National Geographic : 1962 Dec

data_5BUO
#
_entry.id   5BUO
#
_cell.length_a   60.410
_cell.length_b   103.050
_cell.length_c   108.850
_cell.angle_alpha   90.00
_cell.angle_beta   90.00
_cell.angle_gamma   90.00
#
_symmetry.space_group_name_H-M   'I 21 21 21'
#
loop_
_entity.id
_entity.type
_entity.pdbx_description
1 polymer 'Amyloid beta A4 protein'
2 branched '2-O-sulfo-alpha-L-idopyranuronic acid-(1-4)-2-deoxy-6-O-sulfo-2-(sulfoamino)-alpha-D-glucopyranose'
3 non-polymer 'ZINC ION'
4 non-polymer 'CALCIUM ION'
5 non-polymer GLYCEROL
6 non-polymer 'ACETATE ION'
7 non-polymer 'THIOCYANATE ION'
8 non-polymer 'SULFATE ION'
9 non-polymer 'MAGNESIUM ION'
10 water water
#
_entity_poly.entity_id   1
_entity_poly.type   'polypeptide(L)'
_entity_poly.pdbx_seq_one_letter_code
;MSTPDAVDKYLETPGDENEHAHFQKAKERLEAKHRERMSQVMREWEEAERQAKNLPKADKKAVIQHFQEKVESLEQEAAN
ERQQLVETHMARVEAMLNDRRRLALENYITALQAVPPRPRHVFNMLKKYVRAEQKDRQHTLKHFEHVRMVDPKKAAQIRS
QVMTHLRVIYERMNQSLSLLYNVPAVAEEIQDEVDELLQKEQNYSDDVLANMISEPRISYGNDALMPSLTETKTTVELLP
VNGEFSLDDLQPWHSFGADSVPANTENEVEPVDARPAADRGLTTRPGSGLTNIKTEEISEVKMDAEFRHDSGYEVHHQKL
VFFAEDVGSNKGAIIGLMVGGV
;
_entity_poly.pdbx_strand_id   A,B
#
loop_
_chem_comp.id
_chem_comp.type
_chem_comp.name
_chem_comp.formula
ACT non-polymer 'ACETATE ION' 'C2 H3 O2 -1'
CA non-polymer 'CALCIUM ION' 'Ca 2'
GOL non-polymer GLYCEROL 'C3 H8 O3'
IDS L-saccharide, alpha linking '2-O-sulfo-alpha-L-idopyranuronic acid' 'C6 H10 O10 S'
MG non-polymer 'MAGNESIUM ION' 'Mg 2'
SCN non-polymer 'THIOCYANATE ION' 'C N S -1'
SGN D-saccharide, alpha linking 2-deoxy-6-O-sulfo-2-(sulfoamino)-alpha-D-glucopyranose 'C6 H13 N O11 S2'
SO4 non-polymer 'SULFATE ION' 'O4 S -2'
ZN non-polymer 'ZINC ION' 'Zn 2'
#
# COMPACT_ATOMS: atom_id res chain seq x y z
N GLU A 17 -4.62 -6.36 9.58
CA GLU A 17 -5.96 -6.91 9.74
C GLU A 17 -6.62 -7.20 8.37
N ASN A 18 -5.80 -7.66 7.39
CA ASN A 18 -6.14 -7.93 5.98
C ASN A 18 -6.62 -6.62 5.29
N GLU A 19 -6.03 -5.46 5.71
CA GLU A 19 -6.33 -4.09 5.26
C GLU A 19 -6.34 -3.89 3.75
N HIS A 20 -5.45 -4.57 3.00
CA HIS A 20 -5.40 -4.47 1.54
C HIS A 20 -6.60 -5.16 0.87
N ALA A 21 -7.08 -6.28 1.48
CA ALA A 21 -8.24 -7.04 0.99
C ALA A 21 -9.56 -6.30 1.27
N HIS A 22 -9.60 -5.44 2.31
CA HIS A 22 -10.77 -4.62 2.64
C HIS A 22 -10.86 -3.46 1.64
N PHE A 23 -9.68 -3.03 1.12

Cassiodorus shows guests through his monastery SCRATCH OF PEN on parchment, shuffle of sandals on stone floors, murmur of voices: This is an island of peace where scholarship survives in a sea of storm. The aged scholar Cassiodorus welcomes a bishop to his monastery at Scyllacium (the modern Squillace, on the sole of the Italian boot). Here, he explains, we copy books, Christian and pagan; here we preserve treas ures from the past. Among the first to introduce the cultiva tion of learning into the common life of a mon astery, Cassiodorus in the sixth century pro vided the model that became a tradition. After his time thousands of monks copied tens of thousands of manuscripts in hundreds of monasteries throughout Europe. Without their labor, the world might have lost many precious works of antiquity. Living beyond the age of 90, Cassiodorus himself served as a link between antiquity and the Middle Ages. Almost a century of turmoil ended in the Italian Peninsula when in 493 Theodoric the Great, the Ostrogothic king, occupied the capital city of Ravenna after a three-year siege and became master of Italy. About the year 507 Theodoric appointed as quaestor, or royal secretary, young Flavius Magnus Aurelius Cassiodorus, member of a distinguished Roman family. For more than 30 years Cassiodorus held official positions of responsibility. Eventually (in 533) he became prae torian prefect, thus at NATIONALGEOGRAPHIC SOCIETY taining the highest civil office in the kingdom, a post his father had held. After Theodoric died, Cassiodorus served un worthy successors, but about 540, while Justin ian's armies were fighting to gain Italy, he retreated to his family estate at Scyllacium. There he founded a monastery and a hermitage. The mon astery he called Vivar ium, from the fishpools, gardens, and game pre serves all around it. For some three decades Cassiodorus guided his monks, fighting "against the devil's illicit tempta Ezra the scribe, Biblical prophet, appears in ecclesi astical garb in an illumina tion from the Codex Amiati nus. This work, by an Eng lish copyist of the early eighth century, rests in the Biblio teca Laurenziana at Flor ence, Italy. Some scholars be lieve the painting reproduces one done about 150 years earlier by the monks of Cassi odorus for his Codex Grand ior, which has disappeared. Bookcase served as a model for the one in the painting.